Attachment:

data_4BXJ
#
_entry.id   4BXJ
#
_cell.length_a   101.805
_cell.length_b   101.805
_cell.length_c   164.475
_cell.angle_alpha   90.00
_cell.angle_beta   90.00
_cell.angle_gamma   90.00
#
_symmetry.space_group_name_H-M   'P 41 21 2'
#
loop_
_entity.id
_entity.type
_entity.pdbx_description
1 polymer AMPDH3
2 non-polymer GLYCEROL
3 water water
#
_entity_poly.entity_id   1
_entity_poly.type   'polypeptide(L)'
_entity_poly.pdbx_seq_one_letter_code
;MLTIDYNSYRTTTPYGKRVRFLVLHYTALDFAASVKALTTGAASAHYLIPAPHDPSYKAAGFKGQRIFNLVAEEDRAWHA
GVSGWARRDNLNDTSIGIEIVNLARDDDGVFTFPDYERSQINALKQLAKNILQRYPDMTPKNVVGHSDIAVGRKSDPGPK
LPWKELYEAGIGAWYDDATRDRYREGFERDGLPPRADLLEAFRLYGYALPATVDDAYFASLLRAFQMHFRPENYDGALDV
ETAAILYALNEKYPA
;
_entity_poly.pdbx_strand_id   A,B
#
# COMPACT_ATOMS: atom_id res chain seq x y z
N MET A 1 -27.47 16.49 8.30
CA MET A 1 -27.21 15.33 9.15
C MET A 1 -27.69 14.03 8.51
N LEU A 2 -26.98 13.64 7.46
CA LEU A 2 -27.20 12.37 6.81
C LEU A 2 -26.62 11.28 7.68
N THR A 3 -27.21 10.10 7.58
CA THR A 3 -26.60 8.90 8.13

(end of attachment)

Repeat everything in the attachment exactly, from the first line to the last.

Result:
data_4BXJ
#
_entry.id   4BXJ
#
_cell.length_a   101.805
_cell.length_b   101.805
_cell.length_c   164.475
_cell.angle_alpha   90.00
_cell.angle_beta   90.00
_cell.angle_gamma   90.00
#
_symmetry.space_group_name_H-M   'P 41 21 2'
#
loop_
_entity.id
_entity.type
_entity.pdbx_description
1 polymer AMPDH3
2 non-polymer GLYCEROL
3 water water
#
_entity_poly.entity_id   1
_entity_poly.type   'polypeptide(L)'
_entity_poly.pdbx_seq_one_letter_code
;MLTIDYNSYRTTTPYGKRVRFLVLHYTALDFAASVKALTTGAASAHYLIPAPHDPSYKAAGFKGQRIFNLVAEEDRAWHA
GVSGWARRDNLNDTSIGIEIVNLARDDDGVFTFPDYERSQINALKQLAKNILQRYPDMTPKNVVGHSDIAVGRKSDPGPK
LPWKELYEAGIGAWYDDATRDRYREGFERDGLPPRADLLEAFRLYGYALPATVDDAYFASLLRAFQMHFRPENYDGALDV
ETAAILYALNEKYPA
;
_entity_poly.pdbx_strand_id   A,B
#
# COMPACT_ATOMS: atom_id res chain seq x y z
N MET A 1 -27.47 16.49 8.30
CA MET A 1 -27.21 15.33 9.15
C MET A 1 -27.69 14.03 8.51
N LEU A 2 -26.98 13.64 7.46
CA LEU A 2 -27.20 12.37 6.81
C LEU A 2 -26.62 11.28 7.68
N THR A 3 -27.21 10.10 7.58
CA THR A 3 -26.60 8.90 8.13